FATS - Frogs
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Frogs of Sydney

Sydney has a wide variety of habitats that suit a diverse range of frogs. Although our city region has nearly all been disturbed or greatly altered by humans, there are still over twenty different species of frogs that can be found in and around the city limits. This poster introduces you to most of them. Apart from the Red-crowned Toadlet, all these frogs are also found outside of the Sydney region. Seven are ground frogs that do not normally climb and don’t have discs on their fingers and toes, and the remainder are tree frogs, some of which are climbers and live in trees, the guttering and pipes around houses (or even toilets) and others which have adapted to living on the ground. Depending on their need to climb, they have larger or smaller discs on their fingers and toes.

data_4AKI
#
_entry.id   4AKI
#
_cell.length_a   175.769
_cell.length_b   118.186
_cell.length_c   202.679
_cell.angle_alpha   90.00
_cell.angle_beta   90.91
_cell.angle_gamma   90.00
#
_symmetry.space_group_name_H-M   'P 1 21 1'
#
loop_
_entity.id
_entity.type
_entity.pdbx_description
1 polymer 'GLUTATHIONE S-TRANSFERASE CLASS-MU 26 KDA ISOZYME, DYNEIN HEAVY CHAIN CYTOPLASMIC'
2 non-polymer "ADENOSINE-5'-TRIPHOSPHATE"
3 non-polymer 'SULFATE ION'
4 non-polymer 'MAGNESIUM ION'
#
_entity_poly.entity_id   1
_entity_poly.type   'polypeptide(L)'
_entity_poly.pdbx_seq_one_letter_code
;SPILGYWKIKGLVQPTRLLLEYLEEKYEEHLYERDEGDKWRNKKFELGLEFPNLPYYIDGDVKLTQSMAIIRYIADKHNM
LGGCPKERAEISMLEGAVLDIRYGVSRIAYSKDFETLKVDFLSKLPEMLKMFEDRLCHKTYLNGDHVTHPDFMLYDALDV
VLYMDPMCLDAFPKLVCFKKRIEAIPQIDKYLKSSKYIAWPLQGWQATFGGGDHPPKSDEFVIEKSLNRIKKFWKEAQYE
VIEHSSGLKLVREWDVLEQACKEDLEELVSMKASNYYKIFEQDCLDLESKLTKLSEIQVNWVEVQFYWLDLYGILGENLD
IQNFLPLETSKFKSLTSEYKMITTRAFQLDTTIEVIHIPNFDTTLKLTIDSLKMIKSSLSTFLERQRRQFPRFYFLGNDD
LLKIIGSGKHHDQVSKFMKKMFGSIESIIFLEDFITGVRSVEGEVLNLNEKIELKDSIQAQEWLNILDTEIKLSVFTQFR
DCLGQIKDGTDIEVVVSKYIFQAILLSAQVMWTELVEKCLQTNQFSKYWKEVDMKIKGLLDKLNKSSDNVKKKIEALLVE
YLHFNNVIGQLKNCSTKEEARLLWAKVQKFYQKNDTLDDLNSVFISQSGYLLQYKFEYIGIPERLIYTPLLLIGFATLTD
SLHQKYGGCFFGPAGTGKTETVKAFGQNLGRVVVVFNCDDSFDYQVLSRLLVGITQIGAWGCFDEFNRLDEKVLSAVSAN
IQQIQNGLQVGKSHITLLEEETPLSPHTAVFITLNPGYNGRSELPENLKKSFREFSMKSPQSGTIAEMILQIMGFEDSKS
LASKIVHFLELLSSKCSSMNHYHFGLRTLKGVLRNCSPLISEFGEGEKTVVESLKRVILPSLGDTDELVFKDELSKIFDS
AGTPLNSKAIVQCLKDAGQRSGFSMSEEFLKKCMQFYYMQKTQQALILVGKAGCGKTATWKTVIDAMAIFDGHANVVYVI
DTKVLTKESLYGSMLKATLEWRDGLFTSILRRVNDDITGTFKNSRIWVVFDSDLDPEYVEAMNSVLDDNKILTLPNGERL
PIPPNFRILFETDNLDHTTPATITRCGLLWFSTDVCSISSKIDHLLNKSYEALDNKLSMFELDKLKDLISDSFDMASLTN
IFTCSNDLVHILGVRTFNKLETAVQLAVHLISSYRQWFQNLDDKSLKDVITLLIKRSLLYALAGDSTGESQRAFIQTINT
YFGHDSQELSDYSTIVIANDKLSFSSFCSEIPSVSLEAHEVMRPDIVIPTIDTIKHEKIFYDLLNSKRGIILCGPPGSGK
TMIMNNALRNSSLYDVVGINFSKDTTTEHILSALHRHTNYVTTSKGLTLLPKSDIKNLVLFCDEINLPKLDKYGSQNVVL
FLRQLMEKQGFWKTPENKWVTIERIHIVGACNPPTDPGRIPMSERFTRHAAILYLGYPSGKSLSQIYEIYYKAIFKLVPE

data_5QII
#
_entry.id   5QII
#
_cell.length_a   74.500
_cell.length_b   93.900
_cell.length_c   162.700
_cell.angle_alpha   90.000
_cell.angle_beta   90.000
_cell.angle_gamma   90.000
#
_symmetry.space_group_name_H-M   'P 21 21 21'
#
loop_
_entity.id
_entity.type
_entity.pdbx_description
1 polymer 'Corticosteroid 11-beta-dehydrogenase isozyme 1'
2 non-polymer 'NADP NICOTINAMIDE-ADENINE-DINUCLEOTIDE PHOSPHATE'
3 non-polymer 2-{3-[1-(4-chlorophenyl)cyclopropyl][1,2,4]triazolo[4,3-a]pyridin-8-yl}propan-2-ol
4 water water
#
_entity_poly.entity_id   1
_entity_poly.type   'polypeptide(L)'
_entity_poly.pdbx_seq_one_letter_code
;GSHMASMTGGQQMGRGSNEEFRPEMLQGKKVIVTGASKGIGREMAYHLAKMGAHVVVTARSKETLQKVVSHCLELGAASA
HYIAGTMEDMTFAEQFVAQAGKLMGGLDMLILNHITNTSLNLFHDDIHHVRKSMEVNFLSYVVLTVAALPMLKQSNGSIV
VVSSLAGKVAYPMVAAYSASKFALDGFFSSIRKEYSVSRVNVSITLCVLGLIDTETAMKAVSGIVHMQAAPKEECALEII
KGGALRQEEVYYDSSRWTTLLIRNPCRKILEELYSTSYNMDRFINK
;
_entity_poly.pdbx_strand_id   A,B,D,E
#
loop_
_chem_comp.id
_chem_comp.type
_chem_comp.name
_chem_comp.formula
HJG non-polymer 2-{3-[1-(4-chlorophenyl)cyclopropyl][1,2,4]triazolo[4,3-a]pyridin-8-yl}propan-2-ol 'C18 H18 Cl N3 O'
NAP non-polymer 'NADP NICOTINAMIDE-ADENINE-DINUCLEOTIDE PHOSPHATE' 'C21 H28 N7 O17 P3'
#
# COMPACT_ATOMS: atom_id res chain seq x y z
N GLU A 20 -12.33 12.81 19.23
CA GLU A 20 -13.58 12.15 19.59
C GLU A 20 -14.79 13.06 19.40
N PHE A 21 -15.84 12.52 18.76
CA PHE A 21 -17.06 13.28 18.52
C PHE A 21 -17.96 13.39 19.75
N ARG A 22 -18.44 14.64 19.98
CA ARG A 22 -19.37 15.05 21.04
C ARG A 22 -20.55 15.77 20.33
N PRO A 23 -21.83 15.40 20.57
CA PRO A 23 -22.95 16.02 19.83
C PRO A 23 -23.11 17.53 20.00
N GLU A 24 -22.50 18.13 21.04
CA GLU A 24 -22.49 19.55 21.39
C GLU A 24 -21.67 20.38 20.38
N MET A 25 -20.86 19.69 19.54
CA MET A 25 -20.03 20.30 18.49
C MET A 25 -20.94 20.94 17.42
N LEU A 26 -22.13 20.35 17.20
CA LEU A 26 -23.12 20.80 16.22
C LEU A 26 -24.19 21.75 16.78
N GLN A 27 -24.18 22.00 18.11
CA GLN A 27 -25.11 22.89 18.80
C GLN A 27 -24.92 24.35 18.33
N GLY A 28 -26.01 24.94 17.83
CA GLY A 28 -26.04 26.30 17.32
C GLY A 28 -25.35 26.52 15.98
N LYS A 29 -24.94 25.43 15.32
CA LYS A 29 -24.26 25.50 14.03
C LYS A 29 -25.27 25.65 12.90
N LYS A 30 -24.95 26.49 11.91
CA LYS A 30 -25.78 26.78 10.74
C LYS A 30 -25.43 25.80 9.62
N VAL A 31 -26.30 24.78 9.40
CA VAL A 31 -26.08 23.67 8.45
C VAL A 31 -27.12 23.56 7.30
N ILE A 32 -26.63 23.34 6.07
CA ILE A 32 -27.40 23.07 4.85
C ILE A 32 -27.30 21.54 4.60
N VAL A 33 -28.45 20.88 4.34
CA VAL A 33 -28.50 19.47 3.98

Some frogs are threatened, such as the unique Red-crowned Toadlet known only from the Sydney Basin, and others are in decline as a result of habitat loss and/or a disease known as ‘chytrid’ (pronounced kitrid) fungus, that is specific to frogs and is sweeping through many populations all round the world. Despite this, some frogs are still quite common, and although they may have come in contact with this fungus, they appear to be much less affected by it.

The four frogs you are most likely to see in gardens, bushland or semi-rural areas where there are ponds or dams, are shown here in the top row of photographs. The first two are ground frogs, and being the most common, they are likely to be the first to colonise a frog-friendly garden pond. The next two are tree frogs and like more bushy suburbs or semi-rural areas where there are trees and dams.